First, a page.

Smart Contractors are the New Lawyers

Smart Contractors are the New Lawyers

Over the last couple of years, there have been a flood of inquiries about smart contracts. A wider adoption of the bitcoin and similar cryptocurrencies has opened up a new world of exploration and innovation. Software developers, banks, investors, regulators, and attorneys, all are eyeing to take advantage of the Blockchain technology.

The incredible amount of hype around this technology has started a serious discussion on the impact of Blockchain network on various industries – particularly financial and legal services. Some experts argue that “smart contracts” are going to totally change the way financial and legal intermediation is done – in fact, threatening thousands of jobs in commercial intermediation and dispute negotiations.

What is a Smart Contract?

Before we move further into this – let’s first understand what is a smart contract, and why is it attracting so many organizations and individuals?

Investopedia defines smart contracts as “Self-executing contracts with the terms of the agreement between buyer and seller being directly written into lines of code. The code and the agreements contained therein exist across a distributed, decentralized blockchain network.”

Smart contracts are kind of agreements where parties involved carry out without any financial, legal, or regulatory intermediary. The end result is a traceable, but transparent and irreversible transaction.

Lawyers as Smart Contractors

Smart contracts have the potential to encode and independently perform complex agreements. The contracts are extracted or built from the code library, signed and stored on the blockchain. Primarily, there are two key attractions in this mode of engagement. The first attraction is a boosted level of trust (due to certainty of execution) and second is the enhanced efficiency as there are no intermediaries and approval required. As a result, the cost of transaction also goes down.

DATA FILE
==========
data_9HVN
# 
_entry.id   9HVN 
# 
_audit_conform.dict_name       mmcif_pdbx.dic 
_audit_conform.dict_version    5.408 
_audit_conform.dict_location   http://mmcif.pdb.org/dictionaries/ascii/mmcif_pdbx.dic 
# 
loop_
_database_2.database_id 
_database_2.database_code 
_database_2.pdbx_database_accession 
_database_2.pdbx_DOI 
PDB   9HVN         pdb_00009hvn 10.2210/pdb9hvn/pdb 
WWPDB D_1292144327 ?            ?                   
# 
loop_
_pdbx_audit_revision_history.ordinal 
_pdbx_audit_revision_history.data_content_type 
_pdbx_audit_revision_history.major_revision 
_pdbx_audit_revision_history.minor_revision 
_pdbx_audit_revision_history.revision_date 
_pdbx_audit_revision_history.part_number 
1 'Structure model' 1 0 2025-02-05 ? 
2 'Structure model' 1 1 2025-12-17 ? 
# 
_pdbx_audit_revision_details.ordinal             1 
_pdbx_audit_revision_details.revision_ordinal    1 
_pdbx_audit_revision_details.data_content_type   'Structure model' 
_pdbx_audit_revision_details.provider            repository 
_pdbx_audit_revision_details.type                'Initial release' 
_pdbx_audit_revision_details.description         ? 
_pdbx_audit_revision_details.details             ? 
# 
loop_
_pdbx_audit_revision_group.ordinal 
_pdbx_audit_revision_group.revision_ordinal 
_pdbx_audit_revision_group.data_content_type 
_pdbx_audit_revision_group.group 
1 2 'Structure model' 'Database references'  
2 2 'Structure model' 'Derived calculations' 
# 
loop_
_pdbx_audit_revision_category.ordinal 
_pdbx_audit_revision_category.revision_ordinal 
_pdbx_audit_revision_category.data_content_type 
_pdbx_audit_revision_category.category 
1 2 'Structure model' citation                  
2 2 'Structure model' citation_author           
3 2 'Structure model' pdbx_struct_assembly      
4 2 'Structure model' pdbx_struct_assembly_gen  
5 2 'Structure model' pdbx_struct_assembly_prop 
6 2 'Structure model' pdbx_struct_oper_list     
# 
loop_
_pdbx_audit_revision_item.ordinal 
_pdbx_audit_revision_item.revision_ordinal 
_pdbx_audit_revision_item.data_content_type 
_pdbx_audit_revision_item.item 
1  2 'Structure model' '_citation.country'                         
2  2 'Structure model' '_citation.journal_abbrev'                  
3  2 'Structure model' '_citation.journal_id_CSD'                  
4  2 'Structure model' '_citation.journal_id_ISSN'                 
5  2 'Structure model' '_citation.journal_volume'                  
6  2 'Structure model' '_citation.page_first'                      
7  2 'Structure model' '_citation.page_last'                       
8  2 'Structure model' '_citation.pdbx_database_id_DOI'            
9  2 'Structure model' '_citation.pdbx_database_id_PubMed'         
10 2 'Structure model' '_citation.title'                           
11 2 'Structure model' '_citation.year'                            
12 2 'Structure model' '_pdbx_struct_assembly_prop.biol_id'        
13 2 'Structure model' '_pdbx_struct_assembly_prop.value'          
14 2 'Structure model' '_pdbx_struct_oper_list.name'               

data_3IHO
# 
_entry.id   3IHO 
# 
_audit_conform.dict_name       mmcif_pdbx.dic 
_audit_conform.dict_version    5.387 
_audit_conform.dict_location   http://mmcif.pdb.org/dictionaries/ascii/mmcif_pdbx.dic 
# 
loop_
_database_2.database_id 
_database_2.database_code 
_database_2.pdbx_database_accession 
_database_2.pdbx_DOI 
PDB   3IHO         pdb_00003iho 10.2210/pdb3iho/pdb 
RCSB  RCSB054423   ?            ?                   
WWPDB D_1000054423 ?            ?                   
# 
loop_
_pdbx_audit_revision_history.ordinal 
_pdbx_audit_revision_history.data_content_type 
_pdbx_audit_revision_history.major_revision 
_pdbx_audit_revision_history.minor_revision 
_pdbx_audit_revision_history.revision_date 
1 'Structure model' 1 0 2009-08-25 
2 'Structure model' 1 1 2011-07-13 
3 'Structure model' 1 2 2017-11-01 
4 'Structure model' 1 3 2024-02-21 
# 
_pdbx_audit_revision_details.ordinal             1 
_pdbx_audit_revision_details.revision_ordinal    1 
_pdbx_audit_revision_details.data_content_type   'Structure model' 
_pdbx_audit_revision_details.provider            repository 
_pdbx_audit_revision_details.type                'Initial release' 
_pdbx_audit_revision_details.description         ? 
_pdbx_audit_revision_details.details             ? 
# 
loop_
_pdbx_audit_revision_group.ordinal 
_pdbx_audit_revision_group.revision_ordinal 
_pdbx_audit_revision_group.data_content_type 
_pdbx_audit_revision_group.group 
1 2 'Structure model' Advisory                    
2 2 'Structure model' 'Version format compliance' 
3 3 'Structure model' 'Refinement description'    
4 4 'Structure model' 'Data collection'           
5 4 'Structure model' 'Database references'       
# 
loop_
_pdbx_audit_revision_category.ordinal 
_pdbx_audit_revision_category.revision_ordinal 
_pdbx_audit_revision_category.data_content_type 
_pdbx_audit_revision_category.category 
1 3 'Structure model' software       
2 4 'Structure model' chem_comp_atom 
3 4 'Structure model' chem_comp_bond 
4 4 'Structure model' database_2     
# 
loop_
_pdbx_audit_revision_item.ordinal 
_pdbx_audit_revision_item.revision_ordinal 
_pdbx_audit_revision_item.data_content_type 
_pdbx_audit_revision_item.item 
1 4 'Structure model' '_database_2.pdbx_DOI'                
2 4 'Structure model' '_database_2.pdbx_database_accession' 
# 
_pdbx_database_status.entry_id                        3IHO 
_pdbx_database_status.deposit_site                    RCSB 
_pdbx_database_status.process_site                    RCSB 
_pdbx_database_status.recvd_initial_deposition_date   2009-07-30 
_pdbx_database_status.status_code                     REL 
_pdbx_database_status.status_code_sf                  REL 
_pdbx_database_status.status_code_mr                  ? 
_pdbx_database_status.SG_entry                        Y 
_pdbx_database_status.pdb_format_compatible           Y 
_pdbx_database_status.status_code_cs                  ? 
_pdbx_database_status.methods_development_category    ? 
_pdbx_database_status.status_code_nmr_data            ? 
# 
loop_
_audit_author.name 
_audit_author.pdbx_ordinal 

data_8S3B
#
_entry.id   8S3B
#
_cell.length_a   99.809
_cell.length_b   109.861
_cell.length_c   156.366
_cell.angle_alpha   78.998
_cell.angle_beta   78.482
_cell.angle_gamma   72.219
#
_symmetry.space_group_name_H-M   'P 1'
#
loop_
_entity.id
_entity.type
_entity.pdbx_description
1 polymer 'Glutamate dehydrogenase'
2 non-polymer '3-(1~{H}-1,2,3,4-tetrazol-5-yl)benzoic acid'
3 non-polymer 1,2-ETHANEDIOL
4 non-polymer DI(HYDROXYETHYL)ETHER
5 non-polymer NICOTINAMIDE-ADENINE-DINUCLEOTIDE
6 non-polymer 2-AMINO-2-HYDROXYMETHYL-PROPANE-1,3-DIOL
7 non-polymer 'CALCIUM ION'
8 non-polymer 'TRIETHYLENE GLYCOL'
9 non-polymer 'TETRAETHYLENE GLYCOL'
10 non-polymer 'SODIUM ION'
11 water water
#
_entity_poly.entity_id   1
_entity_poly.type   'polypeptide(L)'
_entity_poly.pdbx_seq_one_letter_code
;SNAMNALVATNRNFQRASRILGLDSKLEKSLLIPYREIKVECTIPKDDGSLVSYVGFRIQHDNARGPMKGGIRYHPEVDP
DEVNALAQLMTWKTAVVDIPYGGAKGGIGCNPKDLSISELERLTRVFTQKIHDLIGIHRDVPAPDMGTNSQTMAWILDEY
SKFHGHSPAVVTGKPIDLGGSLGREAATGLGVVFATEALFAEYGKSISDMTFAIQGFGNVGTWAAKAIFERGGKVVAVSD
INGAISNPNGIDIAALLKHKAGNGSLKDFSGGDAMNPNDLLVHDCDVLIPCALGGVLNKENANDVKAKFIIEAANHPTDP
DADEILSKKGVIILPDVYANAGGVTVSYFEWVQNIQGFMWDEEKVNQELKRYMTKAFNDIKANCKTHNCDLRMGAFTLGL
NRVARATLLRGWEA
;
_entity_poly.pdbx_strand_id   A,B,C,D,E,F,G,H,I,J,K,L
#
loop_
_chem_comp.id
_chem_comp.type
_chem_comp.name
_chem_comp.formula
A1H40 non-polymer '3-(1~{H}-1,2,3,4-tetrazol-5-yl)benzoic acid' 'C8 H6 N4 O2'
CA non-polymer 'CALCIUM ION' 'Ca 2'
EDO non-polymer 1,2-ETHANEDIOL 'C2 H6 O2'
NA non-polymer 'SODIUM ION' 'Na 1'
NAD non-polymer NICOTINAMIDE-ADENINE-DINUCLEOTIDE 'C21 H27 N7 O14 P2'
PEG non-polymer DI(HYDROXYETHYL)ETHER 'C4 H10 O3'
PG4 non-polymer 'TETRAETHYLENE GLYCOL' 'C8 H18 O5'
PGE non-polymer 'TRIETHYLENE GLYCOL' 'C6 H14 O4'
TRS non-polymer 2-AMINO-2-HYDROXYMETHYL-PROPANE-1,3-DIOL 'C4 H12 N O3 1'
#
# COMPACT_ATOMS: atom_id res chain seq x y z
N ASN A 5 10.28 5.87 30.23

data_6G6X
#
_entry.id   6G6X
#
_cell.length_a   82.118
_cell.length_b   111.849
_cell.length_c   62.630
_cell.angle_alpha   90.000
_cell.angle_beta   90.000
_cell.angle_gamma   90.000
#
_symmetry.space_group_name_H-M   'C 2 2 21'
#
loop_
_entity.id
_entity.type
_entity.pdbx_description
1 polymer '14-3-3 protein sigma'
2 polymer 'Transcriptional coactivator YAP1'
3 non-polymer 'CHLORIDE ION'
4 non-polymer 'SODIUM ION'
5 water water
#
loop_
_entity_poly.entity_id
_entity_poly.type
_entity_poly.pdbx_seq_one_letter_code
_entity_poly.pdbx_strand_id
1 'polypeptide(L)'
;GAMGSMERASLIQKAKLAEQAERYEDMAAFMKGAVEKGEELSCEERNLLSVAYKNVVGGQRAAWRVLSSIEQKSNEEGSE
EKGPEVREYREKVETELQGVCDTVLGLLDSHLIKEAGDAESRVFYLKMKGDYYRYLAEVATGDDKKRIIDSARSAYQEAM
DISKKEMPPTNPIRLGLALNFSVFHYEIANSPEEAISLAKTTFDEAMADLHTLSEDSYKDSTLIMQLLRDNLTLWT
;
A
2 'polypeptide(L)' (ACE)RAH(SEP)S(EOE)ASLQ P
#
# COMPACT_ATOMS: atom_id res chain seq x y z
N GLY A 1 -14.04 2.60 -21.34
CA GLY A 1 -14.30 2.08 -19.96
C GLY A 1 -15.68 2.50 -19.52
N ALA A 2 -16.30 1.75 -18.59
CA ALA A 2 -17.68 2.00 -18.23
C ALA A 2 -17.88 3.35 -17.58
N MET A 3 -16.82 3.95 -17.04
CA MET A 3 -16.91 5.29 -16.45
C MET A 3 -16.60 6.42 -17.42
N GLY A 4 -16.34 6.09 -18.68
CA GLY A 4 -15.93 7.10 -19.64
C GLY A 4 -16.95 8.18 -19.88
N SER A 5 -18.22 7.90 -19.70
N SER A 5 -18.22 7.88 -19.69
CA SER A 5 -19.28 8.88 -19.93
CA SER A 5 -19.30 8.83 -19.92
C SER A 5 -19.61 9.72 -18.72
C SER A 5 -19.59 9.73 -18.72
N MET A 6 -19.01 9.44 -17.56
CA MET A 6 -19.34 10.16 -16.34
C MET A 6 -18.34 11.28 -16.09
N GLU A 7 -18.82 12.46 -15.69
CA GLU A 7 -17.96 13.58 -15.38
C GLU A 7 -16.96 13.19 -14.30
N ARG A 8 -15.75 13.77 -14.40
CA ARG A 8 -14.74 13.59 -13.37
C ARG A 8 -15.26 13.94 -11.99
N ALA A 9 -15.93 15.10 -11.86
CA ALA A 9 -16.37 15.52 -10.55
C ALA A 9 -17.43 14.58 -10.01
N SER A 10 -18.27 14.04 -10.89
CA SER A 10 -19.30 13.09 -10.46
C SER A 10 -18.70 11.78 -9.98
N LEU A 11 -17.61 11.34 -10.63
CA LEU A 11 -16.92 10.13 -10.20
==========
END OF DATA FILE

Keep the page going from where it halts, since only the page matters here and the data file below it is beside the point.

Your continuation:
There are certainly advantages of smart contracts but they have certain limitations as well. There are many elements in the contractual relations that cannot be outsourced to computer logic. Therefore, setting unrealistic expectations from blockchain technology to function independently and achieve total independence is not advised.

While there are reports confirming that some of the top law firms are raising questions on the level of disruption caused by smart contracts, one thing is certain: Modern lawyers will have to upgrade their skills and take a grip of the smart technology, blockchain, and crypto-contracts. Dubbed as “Smart Contractors”, the new role of the lawyers will require quite different of skills with deeper understanding of technology.

Many lawyers argue that smart contracts are one of the best execution mechanisms for the pre-defined set of obligations and guidelines – and not the contract itself. Comparing it with “Escrow Systems”, they believe that even if the blockchain becomes mainstream, the requirement of a trusted third party (legal or financial) will always be there.

Moreover, with the number of regulators (and intuitions) raising voice for regulations, lawyers may find them a whole new market to offer services. Hence, smart contracts will have a positive impact on the legal services, instead of (just) negative as being portrayed.

It’ll be very interesting to see how lawyers’ role are integrated in the process of ICOs, agreements and digital contracts. This depends on new regulations, industry growth, best practices, and participation of the bigger players.

If you’re looking to release an ICO or want to engage in smart contracts, feel free to get in touch with InWage. We have deep expertise in blockchain technology and management of smart contracts.